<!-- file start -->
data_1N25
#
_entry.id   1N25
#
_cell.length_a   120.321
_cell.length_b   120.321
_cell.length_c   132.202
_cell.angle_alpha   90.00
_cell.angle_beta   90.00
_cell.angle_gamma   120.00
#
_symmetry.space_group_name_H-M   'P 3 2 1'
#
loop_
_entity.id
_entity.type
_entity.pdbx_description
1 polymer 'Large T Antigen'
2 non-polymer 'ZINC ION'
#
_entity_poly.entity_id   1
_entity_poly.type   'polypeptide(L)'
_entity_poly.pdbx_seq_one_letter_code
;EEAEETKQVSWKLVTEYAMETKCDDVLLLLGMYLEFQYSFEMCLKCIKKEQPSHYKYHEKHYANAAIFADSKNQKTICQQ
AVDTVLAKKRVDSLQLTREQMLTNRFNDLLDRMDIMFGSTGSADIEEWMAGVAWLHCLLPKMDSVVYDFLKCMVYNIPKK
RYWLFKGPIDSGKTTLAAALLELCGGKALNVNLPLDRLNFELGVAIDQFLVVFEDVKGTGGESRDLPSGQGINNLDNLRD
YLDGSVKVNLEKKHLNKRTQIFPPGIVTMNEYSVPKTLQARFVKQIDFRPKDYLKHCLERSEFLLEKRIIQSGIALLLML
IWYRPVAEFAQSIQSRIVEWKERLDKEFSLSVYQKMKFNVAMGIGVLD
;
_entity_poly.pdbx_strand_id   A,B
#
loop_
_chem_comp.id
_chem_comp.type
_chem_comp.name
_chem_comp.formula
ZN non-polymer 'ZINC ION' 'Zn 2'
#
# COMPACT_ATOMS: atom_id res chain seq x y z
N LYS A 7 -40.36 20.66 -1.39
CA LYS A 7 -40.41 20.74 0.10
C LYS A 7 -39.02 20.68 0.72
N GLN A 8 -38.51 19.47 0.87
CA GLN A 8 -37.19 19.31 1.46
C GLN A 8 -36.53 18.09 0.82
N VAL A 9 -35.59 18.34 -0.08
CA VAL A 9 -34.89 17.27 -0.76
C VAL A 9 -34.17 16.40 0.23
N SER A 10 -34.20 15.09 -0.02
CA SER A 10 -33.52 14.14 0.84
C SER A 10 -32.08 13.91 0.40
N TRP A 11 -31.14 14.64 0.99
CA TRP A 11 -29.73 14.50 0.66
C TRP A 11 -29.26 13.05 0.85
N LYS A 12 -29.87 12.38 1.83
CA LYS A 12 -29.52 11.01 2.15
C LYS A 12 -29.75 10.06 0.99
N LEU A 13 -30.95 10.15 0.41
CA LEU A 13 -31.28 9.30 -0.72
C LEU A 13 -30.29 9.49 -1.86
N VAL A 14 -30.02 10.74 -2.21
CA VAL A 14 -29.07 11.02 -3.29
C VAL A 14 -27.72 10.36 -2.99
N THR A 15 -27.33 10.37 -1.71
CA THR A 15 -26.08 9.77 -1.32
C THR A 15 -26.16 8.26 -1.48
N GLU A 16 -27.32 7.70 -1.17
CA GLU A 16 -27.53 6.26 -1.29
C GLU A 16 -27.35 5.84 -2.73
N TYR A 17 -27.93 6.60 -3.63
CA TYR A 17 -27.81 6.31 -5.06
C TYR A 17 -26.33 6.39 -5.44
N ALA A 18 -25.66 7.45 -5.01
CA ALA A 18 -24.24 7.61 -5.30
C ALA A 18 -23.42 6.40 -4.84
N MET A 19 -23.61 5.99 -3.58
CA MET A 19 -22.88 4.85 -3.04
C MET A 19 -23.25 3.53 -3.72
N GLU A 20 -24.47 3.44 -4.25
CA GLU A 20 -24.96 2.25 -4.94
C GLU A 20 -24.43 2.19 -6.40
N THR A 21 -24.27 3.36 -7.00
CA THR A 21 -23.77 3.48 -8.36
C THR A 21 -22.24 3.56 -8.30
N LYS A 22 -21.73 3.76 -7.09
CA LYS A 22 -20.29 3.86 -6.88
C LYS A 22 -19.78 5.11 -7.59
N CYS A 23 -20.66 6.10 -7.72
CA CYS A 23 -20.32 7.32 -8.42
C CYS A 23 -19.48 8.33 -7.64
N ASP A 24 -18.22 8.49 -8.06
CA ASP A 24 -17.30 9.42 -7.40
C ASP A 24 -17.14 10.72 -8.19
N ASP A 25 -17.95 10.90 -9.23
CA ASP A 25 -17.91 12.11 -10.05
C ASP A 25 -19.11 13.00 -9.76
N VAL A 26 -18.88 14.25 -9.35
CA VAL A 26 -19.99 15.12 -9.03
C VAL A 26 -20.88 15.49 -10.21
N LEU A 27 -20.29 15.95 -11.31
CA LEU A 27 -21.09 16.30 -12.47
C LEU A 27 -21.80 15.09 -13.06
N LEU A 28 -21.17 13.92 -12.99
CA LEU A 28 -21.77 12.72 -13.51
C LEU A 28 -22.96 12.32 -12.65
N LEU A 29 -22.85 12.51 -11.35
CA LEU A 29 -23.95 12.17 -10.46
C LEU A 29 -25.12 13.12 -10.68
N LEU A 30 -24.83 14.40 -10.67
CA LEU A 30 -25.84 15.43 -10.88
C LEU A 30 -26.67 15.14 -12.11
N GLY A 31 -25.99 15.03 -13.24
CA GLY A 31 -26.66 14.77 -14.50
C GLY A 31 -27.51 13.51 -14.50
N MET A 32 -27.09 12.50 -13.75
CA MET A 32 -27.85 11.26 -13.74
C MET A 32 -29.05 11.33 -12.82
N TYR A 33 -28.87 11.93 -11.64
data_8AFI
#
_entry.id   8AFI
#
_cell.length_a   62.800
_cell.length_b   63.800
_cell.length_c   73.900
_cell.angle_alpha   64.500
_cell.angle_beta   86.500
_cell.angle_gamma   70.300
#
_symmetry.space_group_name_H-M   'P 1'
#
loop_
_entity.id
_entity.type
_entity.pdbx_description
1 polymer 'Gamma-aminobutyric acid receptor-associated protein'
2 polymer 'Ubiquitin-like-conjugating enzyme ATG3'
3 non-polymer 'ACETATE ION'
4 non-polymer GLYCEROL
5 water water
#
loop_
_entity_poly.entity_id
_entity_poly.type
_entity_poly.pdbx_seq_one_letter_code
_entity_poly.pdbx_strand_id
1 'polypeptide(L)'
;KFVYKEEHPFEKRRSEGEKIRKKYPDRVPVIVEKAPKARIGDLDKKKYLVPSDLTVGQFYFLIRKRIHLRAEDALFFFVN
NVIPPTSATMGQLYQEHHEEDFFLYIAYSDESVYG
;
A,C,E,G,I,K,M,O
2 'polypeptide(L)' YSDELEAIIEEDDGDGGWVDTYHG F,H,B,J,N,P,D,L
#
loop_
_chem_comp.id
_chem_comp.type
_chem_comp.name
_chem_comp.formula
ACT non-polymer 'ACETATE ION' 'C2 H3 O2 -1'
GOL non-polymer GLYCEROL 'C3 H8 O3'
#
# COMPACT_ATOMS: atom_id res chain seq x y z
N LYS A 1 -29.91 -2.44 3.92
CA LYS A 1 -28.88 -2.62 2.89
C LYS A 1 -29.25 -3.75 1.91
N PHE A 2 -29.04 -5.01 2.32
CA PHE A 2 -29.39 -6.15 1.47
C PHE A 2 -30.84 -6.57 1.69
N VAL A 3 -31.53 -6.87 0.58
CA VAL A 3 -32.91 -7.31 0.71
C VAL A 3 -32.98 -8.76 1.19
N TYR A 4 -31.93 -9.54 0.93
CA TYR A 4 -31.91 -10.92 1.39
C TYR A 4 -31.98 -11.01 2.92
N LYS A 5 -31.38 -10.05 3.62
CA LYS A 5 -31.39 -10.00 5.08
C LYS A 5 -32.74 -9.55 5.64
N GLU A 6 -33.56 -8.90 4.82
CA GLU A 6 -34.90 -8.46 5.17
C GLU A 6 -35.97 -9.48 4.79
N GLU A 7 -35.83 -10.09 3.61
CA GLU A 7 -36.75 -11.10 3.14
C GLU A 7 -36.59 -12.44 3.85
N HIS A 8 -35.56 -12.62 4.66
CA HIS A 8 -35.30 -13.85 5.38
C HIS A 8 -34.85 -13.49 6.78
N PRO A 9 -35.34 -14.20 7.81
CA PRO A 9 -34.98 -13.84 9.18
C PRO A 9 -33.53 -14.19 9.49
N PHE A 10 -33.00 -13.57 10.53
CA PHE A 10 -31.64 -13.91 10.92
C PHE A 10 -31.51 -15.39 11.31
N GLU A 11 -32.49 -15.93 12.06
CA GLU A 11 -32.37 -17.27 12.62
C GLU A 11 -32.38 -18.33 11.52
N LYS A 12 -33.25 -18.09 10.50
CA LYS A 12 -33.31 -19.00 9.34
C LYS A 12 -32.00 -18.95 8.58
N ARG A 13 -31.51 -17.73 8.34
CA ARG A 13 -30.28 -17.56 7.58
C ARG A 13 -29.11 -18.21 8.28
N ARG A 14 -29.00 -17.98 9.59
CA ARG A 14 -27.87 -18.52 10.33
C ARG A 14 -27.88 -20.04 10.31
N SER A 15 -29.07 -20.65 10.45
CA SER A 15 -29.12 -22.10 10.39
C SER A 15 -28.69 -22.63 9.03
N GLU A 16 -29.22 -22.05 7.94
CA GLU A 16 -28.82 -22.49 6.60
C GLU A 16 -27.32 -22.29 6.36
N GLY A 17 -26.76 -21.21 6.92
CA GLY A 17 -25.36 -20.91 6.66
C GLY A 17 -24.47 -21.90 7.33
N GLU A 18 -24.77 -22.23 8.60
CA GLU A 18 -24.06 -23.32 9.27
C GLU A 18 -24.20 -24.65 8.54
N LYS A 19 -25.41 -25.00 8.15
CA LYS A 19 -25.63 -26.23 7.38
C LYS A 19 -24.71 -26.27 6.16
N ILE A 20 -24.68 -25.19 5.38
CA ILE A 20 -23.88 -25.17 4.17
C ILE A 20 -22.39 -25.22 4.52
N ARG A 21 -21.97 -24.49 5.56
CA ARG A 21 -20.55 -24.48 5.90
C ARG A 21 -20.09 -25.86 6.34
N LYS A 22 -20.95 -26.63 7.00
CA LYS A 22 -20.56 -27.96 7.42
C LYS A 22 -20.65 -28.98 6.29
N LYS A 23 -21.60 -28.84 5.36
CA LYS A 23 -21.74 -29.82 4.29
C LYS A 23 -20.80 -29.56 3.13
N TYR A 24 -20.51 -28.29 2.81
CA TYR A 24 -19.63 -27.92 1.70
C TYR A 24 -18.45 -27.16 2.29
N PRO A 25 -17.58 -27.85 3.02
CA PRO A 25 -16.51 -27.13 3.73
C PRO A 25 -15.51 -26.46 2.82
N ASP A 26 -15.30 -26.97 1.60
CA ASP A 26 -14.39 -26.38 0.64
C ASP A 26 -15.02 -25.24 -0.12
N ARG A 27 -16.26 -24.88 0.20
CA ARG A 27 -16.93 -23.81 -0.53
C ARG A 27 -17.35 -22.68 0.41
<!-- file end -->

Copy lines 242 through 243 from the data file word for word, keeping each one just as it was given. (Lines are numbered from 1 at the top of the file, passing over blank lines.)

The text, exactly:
CA ARG A 27 -16.93 -23.81 -0.53
C ARG A 27 -17.35 -22.68 0.41